Sunday, April 24, 2011
What was Easter like when you were a child? I remember every woman and girl always had a new Easter dress, and usually hat, shoes and purse to go with it. I remember the excitement of hunting the Easter eggs first thing in the morning. If it was raining, the Easter Bunny hid them in the living room. My Easter "basket" was usually a new sand pail, for playing in my sandbox, one of my favorite activities. I would love to have one or two of those pails now! I think I need to check out eBay and see if I can find any.
Then came Sunday School, where we'd do a crafty gift for our parents like a new Bible bookmark, or something. My mom's Bible was stuffed with those bookmarks - typically a length of satin ribbon with a sticker at the top. Then home to family and a feast. My grandmother would bring me a shoebox full of flower transplants from her flower beds. To this day, the smell of stock takes me instantly to my grandmother's side.
My mom was born in 1915, and her childhood Easter egg experience was a bit different than the standard egg hunt. On the day before Easter each child (with my grandmother watching closely so she could "direct" the Easter Bunny later) found a secluded spot near the house and built a "nest" with leaves, twigs, grass, etc. Then on Easter morning they would go to their nests and find the colored eggs left by the Easter Bunny in the nest. Seems like this would confuse little ones - did the bunny lay the eggs? Did he bring a hen friend along? Oh well, these were country kids, they probably knew exactly where eggs came from from an early age.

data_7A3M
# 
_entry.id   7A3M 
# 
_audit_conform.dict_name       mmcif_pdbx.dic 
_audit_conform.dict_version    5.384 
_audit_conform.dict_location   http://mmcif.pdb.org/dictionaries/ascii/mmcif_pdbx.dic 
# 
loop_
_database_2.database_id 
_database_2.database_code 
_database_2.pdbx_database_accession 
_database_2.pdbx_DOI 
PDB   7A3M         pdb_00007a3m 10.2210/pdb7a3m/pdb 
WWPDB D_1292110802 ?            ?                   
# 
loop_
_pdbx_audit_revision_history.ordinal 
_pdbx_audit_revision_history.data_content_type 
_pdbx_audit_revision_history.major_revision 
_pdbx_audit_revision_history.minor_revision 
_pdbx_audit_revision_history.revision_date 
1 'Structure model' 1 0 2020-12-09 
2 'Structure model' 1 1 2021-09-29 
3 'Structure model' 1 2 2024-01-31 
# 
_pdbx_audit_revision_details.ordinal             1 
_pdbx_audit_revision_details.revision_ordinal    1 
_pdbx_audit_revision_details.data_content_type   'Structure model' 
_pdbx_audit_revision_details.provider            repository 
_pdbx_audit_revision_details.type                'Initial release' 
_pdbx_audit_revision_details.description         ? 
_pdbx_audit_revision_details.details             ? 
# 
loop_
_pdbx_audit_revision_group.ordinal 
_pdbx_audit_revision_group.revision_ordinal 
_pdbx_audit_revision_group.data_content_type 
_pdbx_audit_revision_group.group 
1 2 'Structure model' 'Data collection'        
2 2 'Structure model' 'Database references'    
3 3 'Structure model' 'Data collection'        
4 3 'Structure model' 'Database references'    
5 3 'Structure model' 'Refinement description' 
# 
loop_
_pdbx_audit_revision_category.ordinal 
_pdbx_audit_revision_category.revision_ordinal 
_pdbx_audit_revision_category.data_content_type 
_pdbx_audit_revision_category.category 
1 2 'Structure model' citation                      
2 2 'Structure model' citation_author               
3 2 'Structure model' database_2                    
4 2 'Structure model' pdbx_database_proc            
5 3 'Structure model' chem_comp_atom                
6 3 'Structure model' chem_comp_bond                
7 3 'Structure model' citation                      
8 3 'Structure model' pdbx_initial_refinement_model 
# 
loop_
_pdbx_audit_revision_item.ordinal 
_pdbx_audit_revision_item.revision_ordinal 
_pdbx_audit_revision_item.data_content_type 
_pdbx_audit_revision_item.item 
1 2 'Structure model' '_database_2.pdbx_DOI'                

Being a clergy family, my husband has always been out the door by 6 a.m. on Sunday (or earlier) for the sunrise service at church. We had to be creative if he was going to experience the fun of watching our daughter hunt Easter eggs. For the first couple of years we had Grace convinced that the Easter Bunny came to our house on Saturday evening (he has to start somewhere, right?). We'd also have our big meal then. If you don't know, Easter, and all of Holy Week, are exhausting for church staff. Joyful and emotional and stressful, but most of all exhausting.
When she was in about the 2nd grade, we were getting her Easter basket ready for the next day when Grace wrote a note for the Easter Bunny. At the end of the note she drew an "x" and line and wrote, "Sign here if you are real." So after she went to bed I sort of messily signed "Hippity" with my left hand. When she woke up the next morning she looked at the note and said, "Just what I thought, Dad's handwriting."
Hope you have a wonderful Easter Sunday, confident of God's sacrifice for you.